Homework can ruin a child’s self-esteem. It can lead to torrid family conflict. It may also be the most important tool that students, teachers and parents have for developing necessary time management skills such as meeting obligations, working efficiently and prioritizing sub-tasks.

Meeting obligations

One of the most important skills that students can develop by doing homework is the self-discipline to schedule and meet obligations. Many families do not allow their children to play, watch TV or talk on the phone until homework is done. The habit of fulfilling obligations before having fun may help them throughout their lives if it is established early. Other families may allow the students to choose the time they set aside for homework, which is also useful, since it helps students learn how to schedule duties. Either way, homework is an important tool in learning how to meet obligations, especially when parents are appropriately involved and students make the effort to follow through.

Working efficiently

Another important aspect of time management that students can learn from doing homework is that spending too much time on any given task can also be counterproductive. Students who spend too much time on homework will usually become frustrated, weary or inefficient. When monitoring the time spent on homework, families and students can use the ten-minute rule as a guide. As Harris Cooper explained in the research he led for Duke University, this means that students should spend ten minutes on homework per grade level. For example, a fourth-grader should have about 40 minutes of homework most nights.

However, Cooper also found that homework that takes more than two hours to complete does not enhance learning, even among upper-level secondary students, Therefore, families and students may be wise to stop homework sessions after one hour for elementary students and two hours for high school students, with appropriate variations based on age, academic ability and interest. Students who know how to stop when they have become too tired and frustrated to work effectively are also developing a useful skill, and homework can be an important part of that process.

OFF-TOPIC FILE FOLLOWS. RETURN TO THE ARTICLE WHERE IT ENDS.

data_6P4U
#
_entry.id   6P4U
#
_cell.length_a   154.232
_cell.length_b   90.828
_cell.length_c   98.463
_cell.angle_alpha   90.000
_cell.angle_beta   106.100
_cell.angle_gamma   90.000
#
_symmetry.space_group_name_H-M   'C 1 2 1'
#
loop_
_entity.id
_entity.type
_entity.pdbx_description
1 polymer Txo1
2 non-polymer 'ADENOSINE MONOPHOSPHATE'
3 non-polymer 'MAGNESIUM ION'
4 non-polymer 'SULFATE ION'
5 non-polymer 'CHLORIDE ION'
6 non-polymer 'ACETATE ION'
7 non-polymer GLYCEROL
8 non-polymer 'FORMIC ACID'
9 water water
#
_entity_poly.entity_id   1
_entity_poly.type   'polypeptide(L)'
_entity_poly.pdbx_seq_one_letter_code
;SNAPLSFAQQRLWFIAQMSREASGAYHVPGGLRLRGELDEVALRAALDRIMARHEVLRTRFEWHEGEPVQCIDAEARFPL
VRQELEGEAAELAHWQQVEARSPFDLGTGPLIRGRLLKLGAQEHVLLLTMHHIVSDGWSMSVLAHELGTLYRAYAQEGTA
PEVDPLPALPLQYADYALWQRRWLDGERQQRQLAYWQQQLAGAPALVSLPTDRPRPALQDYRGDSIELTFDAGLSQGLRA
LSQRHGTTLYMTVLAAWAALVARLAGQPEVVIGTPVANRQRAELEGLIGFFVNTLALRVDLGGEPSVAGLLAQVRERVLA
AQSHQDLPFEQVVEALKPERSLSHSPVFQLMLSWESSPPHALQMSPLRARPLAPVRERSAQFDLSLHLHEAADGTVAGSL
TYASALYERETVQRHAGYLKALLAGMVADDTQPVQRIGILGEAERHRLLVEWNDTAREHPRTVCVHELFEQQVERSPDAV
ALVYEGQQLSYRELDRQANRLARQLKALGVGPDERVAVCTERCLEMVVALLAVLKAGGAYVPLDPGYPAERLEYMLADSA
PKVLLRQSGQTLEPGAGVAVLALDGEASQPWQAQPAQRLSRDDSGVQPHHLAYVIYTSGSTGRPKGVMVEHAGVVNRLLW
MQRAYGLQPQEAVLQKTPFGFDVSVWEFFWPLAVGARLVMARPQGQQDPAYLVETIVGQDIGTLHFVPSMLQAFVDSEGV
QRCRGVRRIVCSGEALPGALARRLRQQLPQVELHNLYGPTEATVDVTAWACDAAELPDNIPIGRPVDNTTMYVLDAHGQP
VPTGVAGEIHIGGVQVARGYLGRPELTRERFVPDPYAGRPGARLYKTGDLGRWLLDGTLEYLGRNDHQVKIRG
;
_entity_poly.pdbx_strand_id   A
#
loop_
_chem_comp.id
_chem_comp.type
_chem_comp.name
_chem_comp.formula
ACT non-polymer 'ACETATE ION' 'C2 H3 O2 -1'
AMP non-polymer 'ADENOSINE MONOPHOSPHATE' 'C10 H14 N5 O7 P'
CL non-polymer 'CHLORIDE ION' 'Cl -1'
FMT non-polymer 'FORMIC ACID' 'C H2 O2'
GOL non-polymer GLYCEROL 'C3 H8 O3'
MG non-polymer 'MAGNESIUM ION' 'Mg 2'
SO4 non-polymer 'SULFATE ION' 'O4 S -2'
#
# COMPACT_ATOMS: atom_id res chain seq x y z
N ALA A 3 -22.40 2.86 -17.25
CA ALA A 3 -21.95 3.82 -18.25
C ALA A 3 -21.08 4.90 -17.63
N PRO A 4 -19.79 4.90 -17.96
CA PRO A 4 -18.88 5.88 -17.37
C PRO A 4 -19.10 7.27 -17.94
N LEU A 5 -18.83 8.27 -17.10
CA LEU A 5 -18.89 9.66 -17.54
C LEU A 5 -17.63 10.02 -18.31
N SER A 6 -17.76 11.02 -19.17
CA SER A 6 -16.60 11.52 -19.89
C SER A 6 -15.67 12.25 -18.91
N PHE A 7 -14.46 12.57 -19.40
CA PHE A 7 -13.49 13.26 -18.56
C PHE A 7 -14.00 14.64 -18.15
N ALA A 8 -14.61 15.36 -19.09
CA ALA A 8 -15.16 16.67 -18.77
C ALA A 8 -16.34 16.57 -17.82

Prioritizing sub-tasks

Once students have learned to set aside time for their academic obligations, and have learned that they need to stop when they become inefficient, they can begin to learn how to prioritize the sub-tasks. For example, if a student knows that he or she will have to stop working after ninety-minutes, and the teacher has assigned more questions than the student can answer well in that time period, the student will have to make some decisions. He or she may decide only to answer the questions that will probably be on the test. Another choice would be to answer all the questions briefly, instead of completely. Either way, the student has again learned an important skill that will be helpful for years to come. Whether they eventually work in an office, a home or outdoors, most people have to learn that they won’t be able to accomplish all of their goals in the time they have. Learning how to prioritize sub-tasks is an important skill that homework can help to develop.

Therefore, while effective assignments help students develop specific academic skills, students who do homework also develop skills such as learning how to meet obligations, work efficiently and prioritize sub-tasks. These skills lead to success, and homework is an important part of that process.